Search Our Site

Page Navigation

Section Banner

Activity 5: Courage Pictures (18 minutes), Session Courage: Courage

In "Moral Tales," a Tapestry of Faith program

Materials for Activity

  • Crayons and/or color markers
  • Blank paper with "I See Myself as Courageous," printed on top for all participants

Preparation for Activity

  • Optional: Make several examples of drawings using stick figures, and cartoon dialogue such as, "Stop it!" or "I can do this!" in which they are facing a challenge with confidence.

Description of Activity

Have each child take a place at a work table. Put the crayons and/or markers on work tables. Distribute the paper with, "I See Myself as Courageous," to all participants.

In this hands-on art activity you are inviting the children to envision themselves using their assertiveness skills to act with courage in a situation that they care about. This could be standing up to someone who is treating others unjustly. It could be trying something new that is frightening such as traveling to a country where you don't speak the language well. The goal of this activity is for the children to think about situations in which they would like to have more courage to do what is right, and then to picture themselves doing it. It does not matter whether they produce beautiful works of art. You can emphasize this in words and by the examples of your pictures that you show the group.

As the children work on their pictures, go around and ask them individually what their picture is about one at a time, or can. If you wish you can write what they tell you the picture is about. One reason to write what the picture is about for them is that they may not finish the picture during this session and this may help their parents to talk with them about it at home.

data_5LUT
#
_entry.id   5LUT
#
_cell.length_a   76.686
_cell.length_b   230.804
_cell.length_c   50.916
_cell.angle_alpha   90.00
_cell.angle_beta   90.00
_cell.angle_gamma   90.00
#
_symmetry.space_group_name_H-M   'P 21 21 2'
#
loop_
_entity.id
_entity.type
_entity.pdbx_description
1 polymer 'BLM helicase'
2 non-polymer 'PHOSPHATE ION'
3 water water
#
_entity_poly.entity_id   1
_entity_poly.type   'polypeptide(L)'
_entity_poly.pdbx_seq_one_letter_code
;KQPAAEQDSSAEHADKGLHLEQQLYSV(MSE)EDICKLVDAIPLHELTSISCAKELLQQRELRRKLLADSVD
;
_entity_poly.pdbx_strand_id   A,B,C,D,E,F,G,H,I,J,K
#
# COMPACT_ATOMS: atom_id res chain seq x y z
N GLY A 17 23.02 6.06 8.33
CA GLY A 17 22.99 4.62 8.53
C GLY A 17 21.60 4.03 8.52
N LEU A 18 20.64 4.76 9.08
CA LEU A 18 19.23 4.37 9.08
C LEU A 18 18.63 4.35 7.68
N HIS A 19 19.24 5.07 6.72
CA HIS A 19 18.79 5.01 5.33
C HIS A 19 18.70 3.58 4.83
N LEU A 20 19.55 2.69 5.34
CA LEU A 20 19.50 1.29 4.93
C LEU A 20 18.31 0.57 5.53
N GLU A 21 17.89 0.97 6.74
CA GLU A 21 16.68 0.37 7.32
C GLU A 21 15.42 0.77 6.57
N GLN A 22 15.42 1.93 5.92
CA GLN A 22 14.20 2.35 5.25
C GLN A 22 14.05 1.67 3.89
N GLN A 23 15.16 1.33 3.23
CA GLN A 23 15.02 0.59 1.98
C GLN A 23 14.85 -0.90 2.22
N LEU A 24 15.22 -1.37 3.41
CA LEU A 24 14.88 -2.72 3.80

If you have time, invite volunteers to share about the picture they have drawn.

Including All Participants

If there are children in the group who lack confidence about art activities, encourage them to use stick figure drawings. If there are children who have challenges that prevent them from being able to draw, either write down the child's ideas for them or stick figure draw their ideas for them to see and take home. There is also a great variation in writing ability at this age and some of the children will be more comfortable dictating any words they want included in their picture to you. Make it clear that children can simply draw and not worry about writing any words at all.

For more information contact web @ uua.org.

This work is made possible by the generosity of individual donors and congregations. Please consider making a donation today.

Last updated on Friday, May 25, 2012.

Sidebar Content, Page Navigation

 

Updated and Popular

Recently Updated

For Newcomers

Learn more about the Beliefs & Principles of Unitarian Universalism, or read our online magazine, UU World, for features on today's Unitarian Universalists. Visit an online UU church, or find a congregation near you.

Page Navigation